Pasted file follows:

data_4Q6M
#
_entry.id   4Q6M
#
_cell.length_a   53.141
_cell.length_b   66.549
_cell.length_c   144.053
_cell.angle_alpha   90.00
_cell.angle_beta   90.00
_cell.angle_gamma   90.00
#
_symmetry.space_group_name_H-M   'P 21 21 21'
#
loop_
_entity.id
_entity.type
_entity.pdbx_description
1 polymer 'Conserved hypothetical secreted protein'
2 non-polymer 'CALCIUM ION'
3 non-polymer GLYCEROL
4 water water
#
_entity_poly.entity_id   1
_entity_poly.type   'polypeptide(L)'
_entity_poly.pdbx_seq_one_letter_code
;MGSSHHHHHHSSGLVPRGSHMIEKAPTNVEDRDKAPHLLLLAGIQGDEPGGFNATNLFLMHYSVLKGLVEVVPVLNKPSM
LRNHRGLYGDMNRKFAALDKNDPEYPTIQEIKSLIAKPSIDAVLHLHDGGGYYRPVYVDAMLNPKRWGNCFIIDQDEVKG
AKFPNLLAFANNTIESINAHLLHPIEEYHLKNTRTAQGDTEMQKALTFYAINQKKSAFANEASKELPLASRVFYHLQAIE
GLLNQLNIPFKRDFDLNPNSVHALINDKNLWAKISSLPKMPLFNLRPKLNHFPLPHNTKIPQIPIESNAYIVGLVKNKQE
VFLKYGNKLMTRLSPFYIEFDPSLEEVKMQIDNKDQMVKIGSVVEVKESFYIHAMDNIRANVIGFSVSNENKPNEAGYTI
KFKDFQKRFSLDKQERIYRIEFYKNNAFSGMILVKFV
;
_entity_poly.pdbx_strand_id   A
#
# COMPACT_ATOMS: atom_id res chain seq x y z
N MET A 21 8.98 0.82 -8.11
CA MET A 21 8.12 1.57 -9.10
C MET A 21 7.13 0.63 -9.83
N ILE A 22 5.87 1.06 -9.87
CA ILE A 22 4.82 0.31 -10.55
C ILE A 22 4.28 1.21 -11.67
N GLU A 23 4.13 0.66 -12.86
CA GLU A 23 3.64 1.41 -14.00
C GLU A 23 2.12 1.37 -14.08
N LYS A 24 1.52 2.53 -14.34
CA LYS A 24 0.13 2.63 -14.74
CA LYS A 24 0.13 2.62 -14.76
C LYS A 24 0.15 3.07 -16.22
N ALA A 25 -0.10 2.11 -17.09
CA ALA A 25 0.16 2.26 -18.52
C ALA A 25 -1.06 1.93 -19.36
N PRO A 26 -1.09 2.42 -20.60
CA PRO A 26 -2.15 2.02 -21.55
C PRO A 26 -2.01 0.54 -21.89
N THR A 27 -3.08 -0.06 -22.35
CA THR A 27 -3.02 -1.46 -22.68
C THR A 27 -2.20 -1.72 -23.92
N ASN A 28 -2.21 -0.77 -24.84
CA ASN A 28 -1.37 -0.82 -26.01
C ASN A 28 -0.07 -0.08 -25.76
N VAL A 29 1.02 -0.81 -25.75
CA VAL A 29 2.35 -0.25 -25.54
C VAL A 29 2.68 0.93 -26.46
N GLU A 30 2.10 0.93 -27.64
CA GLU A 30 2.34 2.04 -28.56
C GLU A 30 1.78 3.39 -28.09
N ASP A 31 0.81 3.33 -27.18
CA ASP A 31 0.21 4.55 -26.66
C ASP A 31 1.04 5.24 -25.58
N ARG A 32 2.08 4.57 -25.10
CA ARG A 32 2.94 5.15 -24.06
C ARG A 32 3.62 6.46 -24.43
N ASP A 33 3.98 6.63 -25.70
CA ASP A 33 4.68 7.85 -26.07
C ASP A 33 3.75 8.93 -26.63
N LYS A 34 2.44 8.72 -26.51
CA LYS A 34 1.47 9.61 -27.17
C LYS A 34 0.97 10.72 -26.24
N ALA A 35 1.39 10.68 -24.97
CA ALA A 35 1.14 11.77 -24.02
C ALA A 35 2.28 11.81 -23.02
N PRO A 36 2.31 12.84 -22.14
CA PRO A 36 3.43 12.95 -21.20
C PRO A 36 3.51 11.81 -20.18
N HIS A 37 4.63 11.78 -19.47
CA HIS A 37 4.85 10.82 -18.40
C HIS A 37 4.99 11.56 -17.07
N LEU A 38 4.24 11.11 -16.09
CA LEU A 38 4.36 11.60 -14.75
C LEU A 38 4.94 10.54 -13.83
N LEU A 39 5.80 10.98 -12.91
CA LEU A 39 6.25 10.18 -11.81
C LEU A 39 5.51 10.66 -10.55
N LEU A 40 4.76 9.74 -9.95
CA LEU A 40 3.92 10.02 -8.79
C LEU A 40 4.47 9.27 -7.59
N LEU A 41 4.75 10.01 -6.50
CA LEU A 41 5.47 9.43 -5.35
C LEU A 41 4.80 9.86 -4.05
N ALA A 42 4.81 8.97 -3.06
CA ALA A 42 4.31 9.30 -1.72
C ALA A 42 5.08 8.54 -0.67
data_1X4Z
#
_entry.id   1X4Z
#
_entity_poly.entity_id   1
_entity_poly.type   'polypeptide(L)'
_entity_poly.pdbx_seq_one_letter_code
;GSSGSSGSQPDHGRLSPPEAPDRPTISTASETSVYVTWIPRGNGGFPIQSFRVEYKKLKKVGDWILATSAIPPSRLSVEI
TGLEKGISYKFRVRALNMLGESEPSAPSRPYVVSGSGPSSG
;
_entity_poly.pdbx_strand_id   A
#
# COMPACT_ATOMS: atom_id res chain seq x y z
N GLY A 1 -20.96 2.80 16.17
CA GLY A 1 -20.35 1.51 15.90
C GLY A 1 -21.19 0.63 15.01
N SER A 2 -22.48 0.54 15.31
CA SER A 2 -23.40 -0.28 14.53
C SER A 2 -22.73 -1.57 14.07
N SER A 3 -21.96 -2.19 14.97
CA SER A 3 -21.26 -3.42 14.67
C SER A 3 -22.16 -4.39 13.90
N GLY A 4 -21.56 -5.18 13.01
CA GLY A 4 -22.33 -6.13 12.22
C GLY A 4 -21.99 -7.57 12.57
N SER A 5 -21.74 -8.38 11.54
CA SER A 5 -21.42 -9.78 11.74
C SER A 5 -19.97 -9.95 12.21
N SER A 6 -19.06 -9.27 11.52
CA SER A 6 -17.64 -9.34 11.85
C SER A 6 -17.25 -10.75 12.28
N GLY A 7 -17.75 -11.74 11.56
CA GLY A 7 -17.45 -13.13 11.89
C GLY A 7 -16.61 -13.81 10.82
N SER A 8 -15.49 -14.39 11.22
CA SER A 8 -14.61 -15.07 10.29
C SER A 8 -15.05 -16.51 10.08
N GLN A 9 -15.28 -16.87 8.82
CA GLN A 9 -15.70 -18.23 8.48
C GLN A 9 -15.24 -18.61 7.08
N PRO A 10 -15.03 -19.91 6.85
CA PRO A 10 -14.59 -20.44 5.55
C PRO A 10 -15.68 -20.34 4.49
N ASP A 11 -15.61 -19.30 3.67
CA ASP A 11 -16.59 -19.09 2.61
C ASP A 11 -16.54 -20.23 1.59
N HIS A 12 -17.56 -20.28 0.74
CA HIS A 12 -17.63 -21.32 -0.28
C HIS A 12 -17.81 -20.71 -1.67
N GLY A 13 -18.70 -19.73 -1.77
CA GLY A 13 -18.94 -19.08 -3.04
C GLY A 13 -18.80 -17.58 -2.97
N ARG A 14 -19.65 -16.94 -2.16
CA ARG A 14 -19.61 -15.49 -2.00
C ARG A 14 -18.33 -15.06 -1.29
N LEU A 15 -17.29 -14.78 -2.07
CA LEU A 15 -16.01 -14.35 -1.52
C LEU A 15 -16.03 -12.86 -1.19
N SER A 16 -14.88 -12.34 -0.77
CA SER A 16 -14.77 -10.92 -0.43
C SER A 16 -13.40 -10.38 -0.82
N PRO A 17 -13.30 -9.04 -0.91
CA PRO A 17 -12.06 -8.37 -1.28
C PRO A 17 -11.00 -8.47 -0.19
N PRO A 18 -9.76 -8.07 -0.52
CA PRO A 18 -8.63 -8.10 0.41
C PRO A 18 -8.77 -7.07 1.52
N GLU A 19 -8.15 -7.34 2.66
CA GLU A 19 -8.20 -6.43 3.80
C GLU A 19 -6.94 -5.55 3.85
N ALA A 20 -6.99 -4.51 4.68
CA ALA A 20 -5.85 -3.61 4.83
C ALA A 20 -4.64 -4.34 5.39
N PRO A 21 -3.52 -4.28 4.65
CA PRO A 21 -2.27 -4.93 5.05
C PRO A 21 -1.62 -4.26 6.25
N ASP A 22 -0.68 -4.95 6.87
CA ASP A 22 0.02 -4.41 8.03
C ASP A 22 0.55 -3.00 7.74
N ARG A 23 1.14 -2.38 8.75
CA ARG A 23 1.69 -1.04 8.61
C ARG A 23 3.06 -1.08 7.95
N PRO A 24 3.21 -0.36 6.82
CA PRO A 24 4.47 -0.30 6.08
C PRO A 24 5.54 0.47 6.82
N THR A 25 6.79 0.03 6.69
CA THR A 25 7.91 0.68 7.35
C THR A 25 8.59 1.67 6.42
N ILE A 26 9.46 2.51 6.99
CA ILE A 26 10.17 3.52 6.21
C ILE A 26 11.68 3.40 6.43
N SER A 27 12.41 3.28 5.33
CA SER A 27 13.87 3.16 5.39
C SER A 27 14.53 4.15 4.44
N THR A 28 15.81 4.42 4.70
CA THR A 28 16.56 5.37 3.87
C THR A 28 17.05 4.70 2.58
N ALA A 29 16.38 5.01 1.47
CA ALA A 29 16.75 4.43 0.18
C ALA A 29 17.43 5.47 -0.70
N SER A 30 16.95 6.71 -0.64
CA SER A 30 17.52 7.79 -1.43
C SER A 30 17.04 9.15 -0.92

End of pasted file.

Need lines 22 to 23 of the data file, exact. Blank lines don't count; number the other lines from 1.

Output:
#
_entity_poly.entity_id   1